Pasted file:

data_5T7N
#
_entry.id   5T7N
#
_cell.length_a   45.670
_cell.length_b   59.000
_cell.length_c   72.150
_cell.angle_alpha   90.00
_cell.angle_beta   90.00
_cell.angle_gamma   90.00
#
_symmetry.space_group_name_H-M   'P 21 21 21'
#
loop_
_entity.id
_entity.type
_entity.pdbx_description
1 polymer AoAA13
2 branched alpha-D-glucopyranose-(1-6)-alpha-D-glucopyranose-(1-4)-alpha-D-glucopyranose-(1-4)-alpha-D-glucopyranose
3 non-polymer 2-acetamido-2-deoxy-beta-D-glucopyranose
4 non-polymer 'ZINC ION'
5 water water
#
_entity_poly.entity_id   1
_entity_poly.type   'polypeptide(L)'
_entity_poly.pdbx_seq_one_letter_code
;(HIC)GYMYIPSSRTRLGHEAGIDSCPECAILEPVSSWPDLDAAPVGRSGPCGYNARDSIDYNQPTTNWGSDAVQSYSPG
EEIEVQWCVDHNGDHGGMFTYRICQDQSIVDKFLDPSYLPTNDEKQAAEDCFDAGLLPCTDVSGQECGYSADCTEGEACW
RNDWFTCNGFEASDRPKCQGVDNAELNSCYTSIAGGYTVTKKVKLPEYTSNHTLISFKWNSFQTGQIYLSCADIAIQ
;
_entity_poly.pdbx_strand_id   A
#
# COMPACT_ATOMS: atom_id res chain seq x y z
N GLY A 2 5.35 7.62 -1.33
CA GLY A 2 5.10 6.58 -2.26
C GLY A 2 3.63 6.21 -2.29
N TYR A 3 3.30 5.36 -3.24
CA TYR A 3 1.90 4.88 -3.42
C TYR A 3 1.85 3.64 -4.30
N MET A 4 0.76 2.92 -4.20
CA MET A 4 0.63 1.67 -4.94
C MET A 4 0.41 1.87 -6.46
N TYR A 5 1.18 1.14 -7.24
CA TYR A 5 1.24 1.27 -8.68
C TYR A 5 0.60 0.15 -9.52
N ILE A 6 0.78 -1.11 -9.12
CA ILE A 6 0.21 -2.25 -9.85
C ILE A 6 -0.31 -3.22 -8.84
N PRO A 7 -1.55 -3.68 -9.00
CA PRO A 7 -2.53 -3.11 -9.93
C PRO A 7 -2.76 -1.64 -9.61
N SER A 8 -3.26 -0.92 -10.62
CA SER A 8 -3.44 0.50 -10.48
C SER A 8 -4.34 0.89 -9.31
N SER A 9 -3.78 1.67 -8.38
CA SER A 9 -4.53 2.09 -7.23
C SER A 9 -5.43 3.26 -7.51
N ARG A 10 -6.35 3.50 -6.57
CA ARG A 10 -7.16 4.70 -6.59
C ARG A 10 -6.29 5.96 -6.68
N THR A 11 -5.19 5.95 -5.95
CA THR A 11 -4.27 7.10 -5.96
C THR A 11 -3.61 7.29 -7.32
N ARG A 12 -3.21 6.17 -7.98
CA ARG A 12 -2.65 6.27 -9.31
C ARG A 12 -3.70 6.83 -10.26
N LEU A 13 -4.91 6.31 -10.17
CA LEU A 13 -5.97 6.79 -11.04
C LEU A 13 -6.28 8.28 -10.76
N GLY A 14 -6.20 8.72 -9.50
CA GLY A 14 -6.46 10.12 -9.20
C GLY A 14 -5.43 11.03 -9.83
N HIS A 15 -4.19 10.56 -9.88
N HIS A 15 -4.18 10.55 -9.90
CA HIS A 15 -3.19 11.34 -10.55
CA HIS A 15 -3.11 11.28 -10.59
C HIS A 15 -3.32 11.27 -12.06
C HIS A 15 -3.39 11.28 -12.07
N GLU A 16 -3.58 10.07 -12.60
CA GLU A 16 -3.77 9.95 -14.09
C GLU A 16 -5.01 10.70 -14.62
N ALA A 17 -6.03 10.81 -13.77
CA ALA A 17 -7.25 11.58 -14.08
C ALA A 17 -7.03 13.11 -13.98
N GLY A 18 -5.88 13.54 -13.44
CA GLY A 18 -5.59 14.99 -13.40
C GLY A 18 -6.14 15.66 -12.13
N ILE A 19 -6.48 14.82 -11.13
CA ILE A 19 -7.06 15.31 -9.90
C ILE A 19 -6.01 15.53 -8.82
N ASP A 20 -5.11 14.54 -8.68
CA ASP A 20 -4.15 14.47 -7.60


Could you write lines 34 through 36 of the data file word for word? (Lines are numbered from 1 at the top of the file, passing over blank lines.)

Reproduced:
N GLY A 2 5.35 7.62 -1.33
CA GLY A 2 5.10 6.58 -2.26
C GLY A 2 3.63 6.21 -2.29